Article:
Do you know the difference between copy and content? If you don’t, it’s okay. You’re not alone. I’ve been doing this for years and no one in my family can tell me the difference. That’s okay. You can always look it up on Google. Or you can just keep reading, which is much easier.
In the world of advertising and marketing, there are two types of written message: copy and content. To explain it a little better, let’s compare it to my favorite movie franchise, Star Wars!
Copy is like R2-D2.
Just like the little astromech droid at the beginning of Episode IV: A New Hope, it exists with a singular objective: to persuade you to commit some form of action. In Artoo’s case, his objective was to convince Luke Skywalker to find Obi-Wan Kenobi so they could rescue Princess Leia.
Real-world copy can be as simple as asking you to follow this blog (ahem) or convince you to buy ice cream or something. Not that it takes a Jedi mind trick to talk me into getting a hot fudge sundae. Examples of copy include:
- Sales Emails
- Direct mail
- Landing Pages
- Facebook Ads
- Call-to-Action (CTA)
Content is like R5-D4.
His sole purpose in A New Hope was to blow a motivator, giving the audience a chuckle as Luke whines and Uncle Owen accuses the Jawas of trying to pull a fast one while also showing you that R2-D2 is the much better choice of droid.
In business, content is written to entertain, inform or generate curiosity by sharing relevant or interesting information that is free. This has a two-fold effect. One, it shows your target audience just how much of a geek you are for your subject matter. And two, it attracts and converts prospective leads into customers, while converting customers into loyal clients. Examples of content include:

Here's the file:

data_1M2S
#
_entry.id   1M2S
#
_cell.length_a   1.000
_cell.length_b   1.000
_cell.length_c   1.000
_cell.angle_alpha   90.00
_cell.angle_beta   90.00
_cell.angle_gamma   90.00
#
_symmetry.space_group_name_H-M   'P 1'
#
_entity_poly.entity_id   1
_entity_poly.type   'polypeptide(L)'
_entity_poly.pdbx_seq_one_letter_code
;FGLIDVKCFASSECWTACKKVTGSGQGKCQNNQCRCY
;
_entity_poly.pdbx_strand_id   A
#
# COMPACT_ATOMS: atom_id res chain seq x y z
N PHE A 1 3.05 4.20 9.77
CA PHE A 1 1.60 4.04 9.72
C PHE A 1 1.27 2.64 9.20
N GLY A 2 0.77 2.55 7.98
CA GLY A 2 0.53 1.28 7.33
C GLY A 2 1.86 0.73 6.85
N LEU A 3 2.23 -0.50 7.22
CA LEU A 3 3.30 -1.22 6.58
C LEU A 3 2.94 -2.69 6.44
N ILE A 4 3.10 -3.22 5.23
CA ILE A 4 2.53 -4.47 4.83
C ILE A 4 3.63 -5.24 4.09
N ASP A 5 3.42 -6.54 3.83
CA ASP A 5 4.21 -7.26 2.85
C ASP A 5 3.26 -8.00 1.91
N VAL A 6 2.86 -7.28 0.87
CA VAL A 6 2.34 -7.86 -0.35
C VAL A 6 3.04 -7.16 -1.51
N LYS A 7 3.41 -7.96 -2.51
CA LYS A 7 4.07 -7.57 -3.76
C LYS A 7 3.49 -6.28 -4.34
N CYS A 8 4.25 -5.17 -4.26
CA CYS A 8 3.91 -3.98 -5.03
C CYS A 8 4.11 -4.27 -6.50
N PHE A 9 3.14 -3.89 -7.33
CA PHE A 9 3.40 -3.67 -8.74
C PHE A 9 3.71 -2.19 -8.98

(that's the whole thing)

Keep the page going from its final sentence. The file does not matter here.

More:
Which type of droid (copy or content) is best suited for you?
To be honest, the answer is both. The best writers can gracefully and seamlessly merge copy into content and vice versa. This is where the Jedi mind trick comes into play. Again, I’m going to use Star Wars to demonstrate what I’m talking about. In A New Hope, Obi-Wan explains the concept of the Force to Luke.
“The Force is what gives a Jedi his power. It’s an energy field created by all living things. It surrounds us and penetrates us. It binds the galaxy together.”
This is a great example of how content can have the same effect of copy. While there’s no obvious call-to-action (CTA) in this explanation of the Force, the information itself is enough to spark an interest and entice you to learn more. It’s an unspoken CTA. This is the same concept as writing blog posts or e-books about your business and industry. Show them your expertise and they’ll want to learn more from you.
A short time later, Obi-Wan says to Luke:
“You must learn the ways of the Force if you’re to come with me to Alderaan.”
This shows how copy can have nuances of content. The CTA for Luke is that he must learn how to use the Force, while going to Alderaan implies the promise of a grand adventure and being part of something bigger than himself. That’s the hidden content. It’s like any car commercial you see. The background scenery is always so inviting and intriguing, giving you an unwritten story that puts you at the heart of it.
Today’s copywriters and content creators are really one in the same. Blending copy and content together, they grab your audience’s attention, emotionally connect with them, show off your level of expertise and encourage them to buy your product/service. In other words, even though they’re different, those droids still have the same goal: to help you accomplish your goal of bringing prospects in the door (whether that’s physically or digitally) and converting them to customers.
If you need help with copywriting or content creation, or if you just want to talk about Star Wars, drop me a line. I’m ready to geek out with you.
Until the next time… May the Force be with you…